Application of the suspension in a bath is more expensive, due primarily to the fact that more extensive drying is necessitated, but permits the use of less montmorillonite with complete effectiveness. Bath application may be readily regulated to effect wet pickup on the fibers, so that the desired weight of particles on the fibers may be attained by use of a suspension of the desired percentage of montmorillonite in the bath. Bath application is well adapted, also, for the treatment of continuous filament fibers, as in a slasher. Application by means of an applicator roll is particularly advantageous in the treatment of continuous filament nylon fibers, and as will be recognized, the montmorillonite may be applied to the filaments as a finish shortly after extrusion of the filaments.

In many cases, the action of the montmorillonite particles in preventing build up of static charge appears to be enhanced by the addition of a hurnectant material. A preferred humectant material is potassium acetate, which may be dissolved in the montmorillonite suspension, the potassium acetate being used preferably in amount equal to at least 10% by Weight of the weight of the montmorillonite in the suspension.

Other humectant materials which may be employed are calcium chloride, sodium sulfate, glycerin and sorbitol. Obviously, dyes and other materials may be included in the suspension, if desired.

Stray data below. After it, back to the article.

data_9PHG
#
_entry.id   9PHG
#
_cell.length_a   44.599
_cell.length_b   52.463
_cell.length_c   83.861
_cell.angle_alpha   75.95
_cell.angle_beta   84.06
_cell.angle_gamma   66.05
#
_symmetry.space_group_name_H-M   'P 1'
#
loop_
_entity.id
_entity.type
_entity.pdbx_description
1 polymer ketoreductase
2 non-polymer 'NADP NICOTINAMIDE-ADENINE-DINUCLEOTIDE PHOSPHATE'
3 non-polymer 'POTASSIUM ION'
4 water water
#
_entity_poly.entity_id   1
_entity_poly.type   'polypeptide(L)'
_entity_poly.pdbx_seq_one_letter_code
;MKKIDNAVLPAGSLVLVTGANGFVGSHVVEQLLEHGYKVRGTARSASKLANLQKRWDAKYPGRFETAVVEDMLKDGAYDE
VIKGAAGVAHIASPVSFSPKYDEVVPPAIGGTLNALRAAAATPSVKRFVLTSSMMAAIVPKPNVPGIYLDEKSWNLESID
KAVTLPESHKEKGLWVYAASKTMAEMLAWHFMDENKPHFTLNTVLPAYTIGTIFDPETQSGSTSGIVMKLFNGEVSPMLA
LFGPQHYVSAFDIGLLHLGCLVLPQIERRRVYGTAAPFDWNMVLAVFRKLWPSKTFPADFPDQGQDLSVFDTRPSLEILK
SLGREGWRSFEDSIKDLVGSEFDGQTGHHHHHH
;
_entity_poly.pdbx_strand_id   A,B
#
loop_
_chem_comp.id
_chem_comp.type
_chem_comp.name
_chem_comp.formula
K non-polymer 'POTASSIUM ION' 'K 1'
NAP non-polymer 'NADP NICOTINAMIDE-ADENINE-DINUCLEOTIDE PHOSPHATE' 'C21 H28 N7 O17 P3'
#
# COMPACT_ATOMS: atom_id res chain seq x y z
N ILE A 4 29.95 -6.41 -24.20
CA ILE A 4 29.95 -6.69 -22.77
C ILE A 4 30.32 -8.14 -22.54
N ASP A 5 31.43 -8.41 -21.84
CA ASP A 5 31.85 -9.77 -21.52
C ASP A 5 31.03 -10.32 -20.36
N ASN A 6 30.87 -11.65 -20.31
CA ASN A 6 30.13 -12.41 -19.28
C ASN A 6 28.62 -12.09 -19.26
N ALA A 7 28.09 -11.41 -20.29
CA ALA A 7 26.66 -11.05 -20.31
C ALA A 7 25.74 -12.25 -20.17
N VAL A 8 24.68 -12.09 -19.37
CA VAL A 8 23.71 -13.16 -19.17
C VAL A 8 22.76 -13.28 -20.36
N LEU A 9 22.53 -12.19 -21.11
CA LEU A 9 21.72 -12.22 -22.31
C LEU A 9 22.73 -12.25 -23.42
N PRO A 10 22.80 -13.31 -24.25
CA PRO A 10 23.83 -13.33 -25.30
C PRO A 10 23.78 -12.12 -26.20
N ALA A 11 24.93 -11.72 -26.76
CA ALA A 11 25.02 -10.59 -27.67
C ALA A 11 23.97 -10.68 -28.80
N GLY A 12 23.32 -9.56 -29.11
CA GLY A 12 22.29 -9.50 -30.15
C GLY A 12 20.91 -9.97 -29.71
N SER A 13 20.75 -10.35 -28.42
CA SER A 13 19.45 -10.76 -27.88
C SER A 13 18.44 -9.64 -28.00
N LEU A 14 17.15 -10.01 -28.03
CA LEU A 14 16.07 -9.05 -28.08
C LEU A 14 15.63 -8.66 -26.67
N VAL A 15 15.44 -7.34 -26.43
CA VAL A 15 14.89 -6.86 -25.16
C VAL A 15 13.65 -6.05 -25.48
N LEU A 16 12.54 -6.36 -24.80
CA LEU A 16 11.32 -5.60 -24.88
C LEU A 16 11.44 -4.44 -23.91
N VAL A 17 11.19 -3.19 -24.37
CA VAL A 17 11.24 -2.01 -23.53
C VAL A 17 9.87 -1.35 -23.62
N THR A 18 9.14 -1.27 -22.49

While the function and operation of the montmorillonite particles on the textiie fibers is not fully understood, it is known that the montmorillonite disperses in water into ultimate particles of plate-like shape, having largest dimension less than 0.5 micron. Montinorillonite is a solid crystallite of colloidal size, which adheres tenaciously to the fibers when dry, possibly by means of electrical forces. It is thought that the montmorillonite particles may generate or attract static charges of negative sign, which counterbalance static charges of opposite sign. It may also be that the montmorillonite particles attract and hold moisture on the fiber surface, thereby serving in the manner of a semi-conductor to quickly dissipate accumulations of static charge which may appear. Some credence is given to this theory by the circumstance that the addition of a humectant material to the particles in some cases definitely improves their anti-static function.

The invention is further illustrated but not limited by the following examples.